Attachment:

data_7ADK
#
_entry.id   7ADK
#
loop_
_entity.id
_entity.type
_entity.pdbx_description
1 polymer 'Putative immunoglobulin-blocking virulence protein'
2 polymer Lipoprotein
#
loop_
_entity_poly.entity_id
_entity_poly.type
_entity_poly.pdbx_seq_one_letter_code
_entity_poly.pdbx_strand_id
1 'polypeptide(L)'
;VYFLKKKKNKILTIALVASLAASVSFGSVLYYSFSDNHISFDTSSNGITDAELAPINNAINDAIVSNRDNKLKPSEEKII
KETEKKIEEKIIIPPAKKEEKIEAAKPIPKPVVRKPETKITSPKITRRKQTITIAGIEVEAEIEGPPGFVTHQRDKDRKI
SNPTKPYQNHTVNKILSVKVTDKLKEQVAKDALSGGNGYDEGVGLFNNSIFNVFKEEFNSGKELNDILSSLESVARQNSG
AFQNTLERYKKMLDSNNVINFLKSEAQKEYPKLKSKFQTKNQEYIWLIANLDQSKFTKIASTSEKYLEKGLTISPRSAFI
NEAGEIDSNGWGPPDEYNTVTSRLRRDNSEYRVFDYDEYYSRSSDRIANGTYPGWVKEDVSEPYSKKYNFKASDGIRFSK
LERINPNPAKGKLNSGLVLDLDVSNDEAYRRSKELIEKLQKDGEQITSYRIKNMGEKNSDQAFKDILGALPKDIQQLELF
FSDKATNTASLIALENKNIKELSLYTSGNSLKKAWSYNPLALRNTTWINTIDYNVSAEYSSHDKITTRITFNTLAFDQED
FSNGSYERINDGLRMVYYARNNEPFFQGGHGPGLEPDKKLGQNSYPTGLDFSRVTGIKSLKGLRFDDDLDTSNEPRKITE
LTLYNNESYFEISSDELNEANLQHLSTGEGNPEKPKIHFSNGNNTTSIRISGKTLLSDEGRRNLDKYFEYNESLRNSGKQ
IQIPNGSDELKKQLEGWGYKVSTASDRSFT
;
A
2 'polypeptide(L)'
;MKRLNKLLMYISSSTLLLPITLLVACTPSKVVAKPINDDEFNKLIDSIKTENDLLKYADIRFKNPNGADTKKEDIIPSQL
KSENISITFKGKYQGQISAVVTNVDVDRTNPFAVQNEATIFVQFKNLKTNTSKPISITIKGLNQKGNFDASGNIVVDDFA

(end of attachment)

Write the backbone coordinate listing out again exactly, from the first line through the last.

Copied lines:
data_7ADK
#
_entry.id   7ADK
#
loop_
_entity.id
_entity.type
_entity.pdbx_description
1 polymer 'Putative immunoglobulin-blocking virulence protein'
2 polymer Lipoprotein
#
loop_
_entity_poly.entity_id
_entity_poly.type
_entity_poly.pdbx_seq_one_letter_code
_entity_poly.pdbx_strand_id
1 'polypeptide(L)'
;VYFLKKKKNKILTIALVASLAASVSFGSVLYYSFSDNHISFDTSSNGITDAELAPINNAINDAIVSNRDNKLKPSEEKII
KETEKKIEEKIIIPPAKKEEKIEAAKPIPKPVVRKPETKITSPKITRRKQTITIAGIEVEAEIEGPPGFVTHQRDKDRKI
SNPTKPYQNHTVNKILSVKVTDKLKEQVAKDALSGGNGYDEGVGLFNNSIFNVFKEEFNSGKELNDILSSLESVARQNSG
AFQNTLERYKKMLDSNNVINFLKSEAQKEYPKLKSKFQTKNQEYIWLIANLDQSKFTKIASTSEKYLEKGLTISPRSAFI
NEAGEIDSNGWGPPDEYNTVTSRLRRDNSEYRVFDYDEYYSRSSDRIANGTYPGWVKEDVSEPYSKKYNFKASDGIRFSK
LERINPNPAKGKLNSGLVLDLDVSNDEAYRRSKELIEKLQKDGEQITSYRIKNMGEKNSDQAFKDILGALPKDIQQLELF
FSDKATNTASLIALENKNIKELSLYTSGNSLKKAWSYNPLALRNTTWINTIDYNVSAEYSSHDKITTRITFNTLAFDQED
FSNGSYERINDGLRMVYYARNNEPFFQGGHGPGLEPDKKLGQNSYPTGLDFSRVTGIKSLKGLRFDDDLDTSNEPRKITE
LTLYNNESYFEISSDELNEANLQHLSTGEGNPEKPKIHFSNGNNTTSIRISGKTLLSDEGRRNLDKYFEYNESLRNSGKQ
IQIPNGSDELKKQLEGWGYKVSTASDRSFT
;
A
2 'polypeptide(L)'
;MKRLNKLLMYISSSTLLLPITLLVACTPSKVVAKPINDDEFNKLIDSIKTENDLLKYADIRFKNPNGADTKKEDIIPSQL
KSENISITFKGKYQGQISAVVTNVDVDRTNPFAVQNEATIFVQFKNLKTNTSKPISITIKGLNQKGNFDASGNIVVDDFA